Protease-activated receptors differentially regulate endothelial nitric oxide synthase
Protease-activated receptors (PARs) are a family of G-protein-coupled receptors that are primarily expressed in cells of the vasculature and known for their involvement in regulation of vascular tone. These receptors induce endothelium-dependent relaxation via production and release of a potent vasodilator, nitric oxide (NO), and therefore, play an important role in the function of the endothelium. Disruption of endothelial function can lead to the development of cardiovascular diseases such as atherosclerosis and hypertension. There are four members of the PAR family, PAR-1 through -4, and unlike traditional receptors, which are activated by coupling with a ligand, these receptors are uniquely irreversibly activated via cleavage by serine proteases that expose a neo-N-terminus, which acts as a self-activating peptide. PAR-1, -3 and -4, are directly activated by thrombin, a serine protease responsible for platelet aggregation, endothelial cell activation, and other important responses in the vasculature. PAR-2 is activated by trypsin-like enzymes and can respond to thrombin only through transactivation by PAR-1.
It was known that several members of the PAR family modulate the production of NO via post-translational modification of endothelial nitric oxide synthase (eNOS). PARs have been shown to phosphorylate this enzyme at two specific regulatory sites. When eNOS-Ser-1177/-1179 (human/bovine) is phosphorylated, there is an increase in eNOS activity followed by an immediate increase in the production of NO. In contrast, when eNOS-Thr-495/-497 (human/bovine) is phosphorylated, eNOS activity is down regulated, which leads to a decrease in NO production. Motley and colleagues have previously demonstrated the reciprocal regulation of the phosphorylation of these two sites on eNOS by PARs using bovine aortic endothelial cells (BAECs) and human umbilical vein endothelial cells (HUVECs). In addition, PARs phosphorylate the two eNOS sites via different G protein-dependent signal transduction pathways. They showed that thrombin and a selective PAR-1 activating peptide (AP), TFLLR, modulate eNOS negatively by phosphorylating eNOS at the Thr-495 site and signals through a Rho/ROCK dependent-pathway that is coupled to G12/13. Activation of PAR-2 via PAR-1 transactivation or using an activating peptide specific for PAR-2, SLIGRL, phosphorylates eNOS at Ser1177 through Gq, which is coupled to Ca2+, a PKC-δ-sensitive, and PI3K/AKT-independent signaling pathway.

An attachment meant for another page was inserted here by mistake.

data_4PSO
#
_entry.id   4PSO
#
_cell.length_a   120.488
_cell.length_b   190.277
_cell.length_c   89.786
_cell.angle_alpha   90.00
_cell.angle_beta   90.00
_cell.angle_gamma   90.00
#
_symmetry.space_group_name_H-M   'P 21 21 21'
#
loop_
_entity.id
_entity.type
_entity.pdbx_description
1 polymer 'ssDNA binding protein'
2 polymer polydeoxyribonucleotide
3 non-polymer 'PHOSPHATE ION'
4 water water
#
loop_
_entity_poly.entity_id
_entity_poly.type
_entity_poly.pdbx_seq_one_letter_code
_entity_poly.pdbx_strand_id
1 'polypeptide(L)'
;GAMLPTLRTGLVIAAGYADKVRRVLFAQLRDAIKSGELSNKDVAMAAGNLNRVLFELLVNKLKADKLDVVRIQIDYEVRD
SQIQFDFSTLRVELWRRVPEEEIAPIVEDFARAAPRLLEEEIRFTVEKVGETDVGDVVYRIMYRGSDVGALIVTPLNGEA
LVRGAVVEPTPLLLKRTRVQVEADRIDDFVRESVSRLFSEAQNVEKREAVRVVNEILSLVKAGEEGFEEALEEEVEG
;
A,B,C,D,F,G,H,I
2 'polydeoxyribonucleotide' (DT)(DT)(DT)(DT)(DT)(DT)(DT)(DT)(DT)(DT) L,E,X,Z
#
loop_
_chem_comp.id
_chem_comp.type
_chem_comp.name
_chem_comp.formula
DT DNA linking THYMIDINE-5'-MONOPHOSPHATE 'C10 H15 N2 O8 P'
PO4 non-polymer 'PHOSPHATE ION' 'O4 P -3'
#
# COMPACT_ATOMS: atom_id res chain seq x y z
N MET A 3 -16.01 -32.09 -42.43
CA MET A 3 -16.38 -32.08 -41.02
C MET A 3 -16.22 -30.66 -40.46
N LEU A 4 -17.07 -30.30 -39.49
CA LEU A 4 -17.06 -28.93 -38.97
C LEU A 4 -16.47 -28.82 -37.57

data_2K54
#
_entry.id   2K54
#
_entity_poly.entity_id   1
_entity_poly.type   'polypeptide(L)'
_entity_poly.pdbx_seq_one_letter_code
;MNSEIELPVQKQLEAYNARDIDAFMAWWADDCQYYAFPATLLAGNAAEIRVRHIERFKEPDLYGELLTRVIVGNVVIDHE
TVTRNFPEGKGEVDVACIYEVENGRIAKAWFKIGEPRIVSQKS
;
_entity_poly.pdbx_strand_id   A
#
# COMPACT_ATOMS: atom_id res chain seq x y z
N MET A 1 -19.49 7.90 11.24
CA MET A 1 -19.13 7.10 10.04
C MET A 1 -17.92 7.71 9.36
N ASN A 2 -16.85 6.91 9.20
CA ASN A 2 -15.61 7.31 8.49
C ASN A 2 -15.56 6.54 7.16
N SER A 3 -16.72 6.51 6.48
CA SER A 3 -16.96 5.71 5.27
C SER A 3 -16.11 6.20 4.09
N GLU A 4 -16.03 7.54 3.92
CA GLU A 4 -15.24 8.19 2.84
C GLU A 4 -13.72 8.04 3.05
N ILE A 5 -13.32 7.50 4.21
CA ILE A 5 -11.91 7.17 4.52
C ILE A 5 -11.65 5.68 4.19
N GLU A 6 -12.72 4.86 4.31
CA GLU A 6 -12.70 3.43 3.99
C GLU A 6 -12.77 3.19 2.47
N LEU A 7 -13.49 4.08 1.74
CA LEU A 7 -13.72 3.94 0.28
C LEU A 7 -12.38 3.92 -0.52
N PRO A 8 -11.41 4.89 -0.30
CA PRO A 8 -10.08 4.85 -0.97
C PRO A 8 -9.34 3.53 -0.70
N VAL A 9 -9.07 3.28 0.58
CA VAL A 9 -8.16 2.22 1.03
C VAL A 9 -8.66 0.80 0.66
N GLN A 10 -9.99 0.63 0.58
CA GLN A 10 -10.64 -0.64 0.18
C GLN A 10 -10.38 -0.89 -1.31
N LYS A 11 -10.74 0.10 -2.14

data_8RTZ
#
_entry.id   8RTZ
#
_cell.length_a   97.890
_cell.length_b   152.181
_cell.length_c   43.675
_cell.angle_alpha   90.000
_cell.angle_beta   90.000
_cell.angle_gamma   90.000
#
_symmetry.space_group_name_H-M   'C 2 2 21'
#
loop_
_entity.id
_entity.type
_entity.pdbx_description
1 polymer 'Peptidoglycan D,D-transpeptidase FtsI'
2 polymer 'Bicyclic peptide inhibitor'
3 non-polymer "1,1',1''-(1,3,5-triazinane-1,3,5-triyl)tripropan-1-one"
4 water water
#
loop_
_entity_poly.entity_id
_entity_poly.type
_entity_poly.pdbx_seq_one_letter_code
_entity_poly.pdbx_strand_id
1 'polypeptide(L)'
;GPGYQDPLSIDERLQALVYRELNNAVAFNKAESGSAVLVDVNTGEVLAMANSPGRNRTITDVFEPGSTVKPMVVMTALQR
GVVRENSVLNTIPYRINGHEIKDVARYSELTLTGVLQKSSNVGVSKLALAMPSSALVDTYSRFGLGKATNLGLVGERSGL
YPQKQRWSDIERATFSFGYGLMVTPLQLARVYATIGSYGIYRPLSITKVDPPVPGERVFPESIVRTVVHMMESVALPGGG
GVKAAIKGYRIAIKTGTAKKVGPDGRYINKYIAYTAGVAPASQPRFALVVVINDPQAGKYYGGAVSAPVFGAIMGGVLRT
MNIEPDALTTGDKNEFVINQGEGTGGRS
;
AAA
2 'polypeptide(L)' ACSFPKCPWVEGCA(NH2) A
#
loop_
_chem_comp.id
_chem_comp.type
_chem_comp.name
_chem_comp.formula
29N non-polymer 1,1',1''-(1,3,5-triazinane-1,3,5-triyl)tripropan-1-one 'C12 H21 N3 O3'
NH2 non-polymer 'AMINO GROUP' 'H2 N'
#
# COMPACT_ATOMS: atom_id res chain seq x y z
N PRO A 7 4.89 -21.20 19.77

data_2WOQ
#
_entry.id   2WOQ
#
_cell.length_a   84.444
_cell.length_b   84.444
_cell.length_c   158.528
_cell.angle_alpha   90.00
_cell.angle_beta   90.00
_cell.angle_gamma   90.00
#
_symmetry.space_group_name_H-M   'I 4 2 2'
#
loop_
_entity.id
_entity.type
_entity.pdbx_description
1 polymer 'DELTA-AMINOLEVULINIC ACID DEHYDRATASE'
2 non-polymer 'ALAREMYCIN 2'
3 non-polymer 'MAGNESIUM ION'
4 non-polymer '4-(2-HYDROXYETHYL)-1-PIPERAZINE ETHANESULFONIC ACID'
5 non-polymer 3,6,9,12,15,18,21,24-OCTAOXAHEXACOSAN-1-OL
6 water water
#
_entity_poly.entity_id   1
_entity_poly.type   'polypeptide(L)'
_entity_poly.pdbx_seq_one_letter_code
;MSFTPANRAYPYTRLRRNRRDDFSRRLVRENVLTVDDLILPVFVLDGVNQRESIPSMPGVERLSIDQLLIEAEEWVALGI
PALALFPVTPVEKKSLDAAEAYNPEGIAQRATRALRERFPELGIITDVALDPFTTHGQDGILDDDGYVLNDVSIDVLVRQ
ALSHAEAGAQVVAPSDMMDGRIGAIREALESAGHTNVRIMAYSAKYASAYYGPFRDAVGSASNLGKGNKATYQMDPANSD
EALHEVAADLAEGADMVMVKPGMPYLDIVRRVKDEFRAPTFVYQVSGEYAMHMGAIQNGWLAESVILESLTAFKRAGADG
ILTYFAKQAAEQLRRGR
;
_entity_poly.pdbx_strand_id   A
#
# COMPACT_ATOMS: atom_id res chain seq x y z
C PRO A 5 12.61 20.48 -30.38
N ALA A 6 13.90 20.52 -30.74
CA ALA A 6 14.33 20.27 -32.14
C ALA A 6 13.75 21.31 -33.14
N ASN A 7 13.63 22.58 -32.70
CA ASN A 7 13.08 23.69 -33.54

In the March 2016 issue of Experimental Biology and Medicine Tillery et al provide evidence of a deviation from the classical role of PARs in mediating the regulation of eNOS phosphorylation in humans. In this study, primary human coronary artery endothelial cells (HCAECs) were used as a model system to characterize the signaling potential of PARs. Thrombin was observed to primarily regulate the positive site of eNOS, inducing phosphorylation of eNOS-Ser-1177. Activation of PAR-1 and PAR-2 using specific activating peptide ligands phosphorylated both regulatory sites with evidence of dual signaling pathways. However, only PAR-1 activation resulted in an increase in NO metabolites, which favors vasodilation, while selective PAR-2 activation prevented NO production, which favors vasoconstriction. In addition, they were able to characterize the functional role of PAR-3, which induced eNOS-Thr-495 phosphorylation only; whereas PAR-4, which was not expressed in these cells. These are novel findings, which characterize PAR-mediated eNOS/NO signaling in relevant HACECs in the critical vasculature altered in ischemic heart disease. Tillery reflected, "Being able to understand PAR signaling in the human vasculature will aid in targeting specific molecular sites in the vasculature for therapeutic treatments to circumvent endothelial dysfunction and decrease the prevalence of other associated cardiovascular diseases."
Dr. Steven R. Goodman, Editor-in-Chief of Experimental Biology and Medicine, said "the studies by Motley and colleagues provides unique insight into PAR signaling which could lead to new therapies to treat vascular diseases".